Industry worried about plans to control fluorinated gases

A stakeholder workshop, hosted by the European Fluorocarbon industry, discussed possible plans by the European Commission to regulate the use of fluorinated gases on 16 April. In an open and transparent debate, the representatives of European Fluorocarbon Technical Committee (EFCTC) and the European Partnership for Energy and the Environment (EPEE) expressed their doubts over some of the Commission’s intentions, pointing to the positive energy effiency and safety aspects of the use of these gases.

The plans to regulate F-gases incoporate the conclusions of
stakeholder consultations held under the auspices of the European
Climate Change Programme (ECCP) from March 2000 until July 2001.
Under the ECCP, a special working group involving Member States,
industry, NGOs and other stakeholders, issued several
recommendations. These covered:

  • improved monitoring and verification of F-gases emissions;
  • improved containment;
  • marketing and use restrictions for certain applications.

The main issues raised during the F-gases workshop related to:

  • the balance between the F-gases’ high Global Warming Potential
    and the improvement they offer for energy efficiency and safety,
    thereby making a positive contribution to climate change;
  • the flammability and toxicity of alternative fluids (ammonia,
    hydrocarbons) making them less safe than F-gases;
  • command-and-control regulation versus voluntary agreements with
    the F-gases industry to reduce emissions;
  • Member States initiatives (Denmark already has legislation,
    banning certain F-gases uses from 2006; Austria is planning new
    legislation) versus the requirements of the internal market;
  • European industry competitiveness if the EU were to become the
    only economic bloc to regulate the use of F-gases: with possibly
    substantial growth of F-gases emissions in China and other
    developing countries, what would be the effectiveness of EU
    measures in the global global warming problem?


Olivier Deleuze, the Belgian State Secretary for
Energy and Sustainable Development, opened the workshop by pointing
to the need to improve monitoring, containment and restrict the use
of F-gases in certain applications.

Marianne Wenning of DG Environment sketched the
background of the ECCP recommendations. She presented the results
of a new study by the Commission on greenhouse gas emissions by
Member States up until 2000. The results indicate that after a
first phase of reductions, emissions figures are going up again.
"Without additional measures at Community and Member State level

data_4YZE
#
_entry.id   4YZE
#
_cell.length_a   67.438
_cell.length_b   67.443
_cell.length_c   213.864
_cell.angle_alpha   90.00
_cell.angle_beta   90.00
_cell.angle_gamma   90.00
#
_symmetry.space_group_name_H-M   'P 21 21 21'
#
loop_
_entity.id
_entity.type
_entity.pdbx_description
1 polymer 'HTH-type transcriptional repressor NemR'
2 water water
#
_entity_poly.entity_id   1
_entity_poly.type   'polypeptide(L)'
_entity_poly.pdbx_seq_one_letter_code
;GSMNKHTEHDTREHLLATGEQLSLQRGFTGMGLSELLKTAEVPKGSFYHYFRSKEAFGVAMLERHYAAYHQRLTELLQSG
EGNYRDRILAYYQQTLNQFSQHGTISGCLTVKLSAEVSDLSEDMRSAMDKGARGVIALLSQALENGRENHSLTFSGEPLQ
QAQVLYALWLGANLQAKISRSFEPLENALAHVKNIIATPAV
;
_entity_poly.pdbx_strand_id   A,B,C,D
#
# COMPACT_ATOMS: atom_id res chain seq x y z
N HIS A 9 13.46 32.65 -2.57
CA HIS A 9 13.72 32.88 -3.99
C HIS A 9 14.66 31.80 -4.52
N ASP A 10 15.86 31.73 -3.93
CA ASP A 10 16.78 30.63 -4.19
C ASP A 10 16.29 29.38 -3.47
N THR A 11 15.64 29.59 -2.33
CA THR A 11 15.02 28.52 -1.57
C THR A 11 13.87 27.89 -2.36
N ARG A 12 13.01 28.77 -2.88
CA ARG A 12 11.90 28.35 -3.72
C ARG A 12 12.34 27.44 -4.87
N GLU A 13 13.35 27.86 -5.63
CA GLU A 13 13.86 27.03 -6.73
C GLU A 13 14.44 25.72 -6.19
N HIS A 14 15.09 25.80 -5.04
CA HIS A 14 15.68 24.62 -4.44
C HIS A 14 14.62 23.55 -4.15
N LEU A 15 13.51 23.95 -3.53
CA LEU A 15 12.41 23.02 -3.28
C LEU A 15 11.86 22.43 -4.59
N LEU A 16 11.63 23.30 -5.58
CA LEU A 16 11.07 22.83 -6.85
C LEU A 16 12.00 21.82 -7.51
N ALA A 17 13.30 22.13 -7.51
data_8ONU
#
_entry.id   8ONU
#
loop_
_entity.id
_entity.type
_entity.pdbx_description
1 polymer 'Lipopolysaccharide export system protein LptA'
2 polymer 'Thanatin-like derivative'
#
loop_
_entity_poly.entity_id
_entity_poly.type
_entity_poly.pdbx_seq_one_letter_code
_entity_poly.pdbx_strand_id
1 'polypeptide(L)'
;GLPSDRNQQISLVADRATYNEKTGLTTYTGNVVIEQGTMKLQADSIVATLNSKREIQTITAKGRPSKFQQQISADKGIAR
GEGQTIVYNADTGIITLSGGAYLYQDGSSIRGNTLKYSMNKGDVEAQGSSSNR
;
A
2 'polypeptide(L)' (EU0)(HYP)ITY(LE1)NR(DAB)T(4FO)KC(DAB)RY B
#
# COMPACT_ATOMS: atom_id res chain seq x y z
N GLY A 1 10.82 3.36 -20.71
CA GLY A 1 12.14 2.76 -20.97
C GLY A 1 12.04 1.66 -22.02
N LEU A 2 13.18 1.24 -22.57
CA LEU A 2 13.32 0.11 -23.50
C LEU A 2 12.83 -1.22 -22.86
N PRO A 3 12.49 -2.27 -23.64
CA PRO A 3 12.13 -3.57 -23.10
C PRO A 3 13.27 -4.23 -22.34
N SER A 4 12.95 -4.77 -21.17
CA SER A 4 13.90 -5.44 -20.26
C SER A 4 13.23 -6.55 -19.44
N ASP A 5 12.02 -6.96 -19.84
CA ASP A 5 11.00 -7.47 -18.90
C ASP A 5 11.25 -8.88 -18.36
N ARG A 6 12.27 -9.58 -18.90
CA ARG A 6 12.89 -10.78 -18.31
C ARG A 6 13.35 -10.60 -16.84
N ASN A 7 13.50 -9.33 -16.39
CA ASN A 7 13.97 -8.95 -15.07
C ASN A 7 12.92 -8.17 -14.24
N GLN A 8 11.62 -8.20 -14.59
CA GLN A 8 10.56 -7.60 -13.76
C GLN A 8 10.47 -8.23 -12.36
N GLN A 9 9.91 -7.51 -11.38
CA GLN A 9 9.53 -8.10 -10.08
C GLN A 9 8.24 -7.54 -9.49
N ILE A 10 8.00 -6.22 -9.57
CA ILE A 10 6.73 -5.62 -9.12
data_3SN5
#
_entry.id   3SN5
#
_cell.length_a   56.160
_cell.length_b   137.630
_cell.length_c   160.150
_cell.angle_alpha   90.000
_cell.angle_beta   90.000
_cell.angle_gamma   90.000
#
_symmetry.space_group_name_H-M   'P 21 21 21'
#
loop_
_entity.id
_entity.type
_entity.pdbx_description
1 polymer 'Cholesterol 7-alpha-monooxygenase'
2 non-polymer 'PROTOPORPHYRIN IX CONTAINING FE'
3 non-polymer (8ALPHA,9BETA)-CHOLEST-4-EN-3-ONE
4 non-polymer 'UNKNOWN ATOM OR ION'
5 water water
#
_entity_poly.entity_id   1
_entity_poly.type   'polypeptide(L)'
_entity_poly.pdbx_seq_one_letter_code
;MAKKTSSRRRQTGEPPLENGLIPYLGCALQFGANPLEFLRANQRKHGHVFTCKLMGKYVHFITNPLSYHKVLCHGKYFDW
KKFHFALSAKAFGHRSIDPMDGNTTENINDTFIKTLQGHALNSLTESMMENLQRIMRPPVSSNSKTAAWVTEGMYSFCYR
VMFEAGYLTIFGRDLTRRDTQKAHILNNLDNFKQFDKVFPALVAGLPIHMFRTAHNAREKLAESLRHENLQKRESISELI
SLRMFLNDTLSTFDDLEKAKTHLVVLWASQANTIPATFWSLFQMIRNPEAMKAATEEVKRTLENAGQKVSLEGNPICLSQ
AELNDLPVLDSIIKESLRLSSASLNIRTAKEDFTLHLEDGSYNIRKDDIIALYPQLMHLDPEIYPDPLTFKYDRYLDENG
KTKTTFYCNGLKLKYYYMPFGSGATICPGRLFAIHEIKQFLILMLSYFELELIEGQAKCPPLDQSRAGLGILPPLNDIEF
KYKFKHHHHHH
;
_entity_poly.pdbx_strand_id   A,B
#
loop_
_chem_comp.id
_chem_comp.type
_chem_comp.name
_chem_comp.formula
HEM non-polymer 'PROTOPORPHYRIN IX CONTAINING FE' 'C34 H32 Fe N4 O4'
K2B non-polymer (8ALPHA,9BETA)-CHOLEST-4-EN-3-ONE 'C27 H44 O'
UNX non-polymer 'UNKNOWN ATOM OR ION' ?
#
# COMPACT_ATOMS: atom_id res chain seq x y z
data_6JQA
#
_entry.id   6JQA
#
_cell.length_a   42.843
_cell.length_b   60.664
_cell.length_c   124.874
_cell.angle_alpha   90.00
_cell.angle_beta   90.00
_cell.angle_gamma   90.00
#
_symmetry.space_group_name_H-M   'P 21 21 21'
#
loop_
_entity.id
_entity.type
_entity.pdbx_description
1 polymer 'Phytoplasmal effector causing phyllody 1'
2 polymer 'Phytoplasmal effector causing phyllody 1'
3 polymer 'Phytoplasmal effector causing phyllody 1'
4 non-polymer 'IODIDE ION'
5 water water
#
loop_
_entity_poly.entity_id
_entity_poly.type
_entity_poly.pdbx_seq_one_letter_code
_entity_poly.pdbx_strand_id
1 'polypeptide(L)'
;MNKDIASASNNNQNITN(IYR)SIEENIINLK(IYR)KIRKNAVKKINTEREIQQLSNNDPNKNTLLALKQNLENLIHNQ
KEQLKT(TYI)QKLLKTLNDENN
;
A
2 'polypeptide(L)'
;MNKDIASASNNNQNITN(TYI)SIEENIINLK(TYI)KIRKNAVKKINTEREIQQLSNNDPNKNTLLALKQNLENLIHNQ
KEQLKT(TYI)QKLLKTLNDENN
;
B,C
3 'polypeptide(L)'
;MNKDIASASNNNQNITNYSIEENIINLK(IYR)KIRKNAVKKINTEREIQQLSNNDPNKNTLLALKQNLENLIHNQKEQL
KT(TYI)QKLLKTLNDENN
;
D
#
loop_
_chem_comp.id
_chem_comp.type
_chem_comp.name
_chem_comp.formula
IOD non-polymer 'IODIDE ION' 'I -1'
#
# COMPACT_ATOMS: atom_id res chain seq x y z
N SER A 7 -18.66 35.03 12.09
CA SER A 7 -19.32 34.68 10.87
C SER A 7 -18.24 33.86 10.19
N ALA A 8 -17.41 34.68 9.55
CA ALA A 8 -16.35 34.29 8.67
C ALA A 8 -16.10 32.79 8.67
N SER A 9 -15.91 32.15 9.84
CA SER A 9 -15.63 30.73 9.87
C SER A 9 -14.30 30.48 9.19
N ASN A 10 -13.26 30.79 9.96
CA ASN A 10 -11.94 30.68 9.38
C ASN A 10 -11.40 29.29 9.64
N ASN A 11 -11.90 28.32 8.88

greenhouse gas emissions will increase by about 1 per cent (on 1990
levels), instead of declining by 8 per cent", she said. Mrs.
Wenning also indicated that her DG is thinking about amending
Regulation (EC) 2037/2000 on ozone-depleting substances to
implement the recommendations of the ECCP.

Dr. Clini of the Italian environment ministry said
that his government does not want a strong command-and-control
regulatory approach. He also warned the EU Commission to look at
the global market and not to taken steps in isolation.

Tim Vink of EFCTC/Honeywell pointed to the need to
"act on fact" (in view of a lack of good information data) and
underlined the need to strengthen energy efficiency proposals.

For the environmental movement,
Mr. Jason Ande rson of Climate Network Europe,
urged the EU to actively promote the use of alternative
technologies. He said his organisation is doubtful that voluntary
agreements would produce the desired results. He called for a
regulatory approach with clear goals, which would aid teh
development of new solutions for the needs of society.

In his closing speech,
Mr. Busch, Director General of the EPEE, stressed
the willingness of his industries to minimise and contain the
emissions of F-gases. He also stated that he hopes a coherent and
consistent EU-wide framework with an emphasis on "Community level
provisions on monitoring and containment will ensure that the
vibrant refrigerant and air-conditioning sector will continue to
contribute to the competitiveness of the EU".


The fluorinated industrial gases (HFCs, PFCs and SF
6) are widely used in daily-life applications such as
refrigerators, air conditioning, thermal insulation, medical sprays
and semiconductor elements. In the 1990s, these gases substituted
ozone-depleting substances like CFCs following the entry into force
of the Montreal Protocol.

However, the high Global Warming Potential (GWP)
of these gases has raised new environmental concerns and the three
gases were therefore included in the basket of 6 greenhouse gases
identified in the Kyoto Protocol, together with CO
2, CH
4 and N

Fluorinated gases contributed about 2 per cent
to overall EU greenhouse gas emissions in 1995. Although scientific
figures on the potential growth of these gases differ considerably,
legislators as well as industry agree that future emissions should
be limited as much as possible.


  • 6 May: ECCP working group meeting approach and data
  • End of May: working group meeting on containment and use
  • End June: finalise costs & benefits analysis
  • The F-gases proposal by the Commission is expected to be
    presented by October of this year.


Subscribe to our newsletters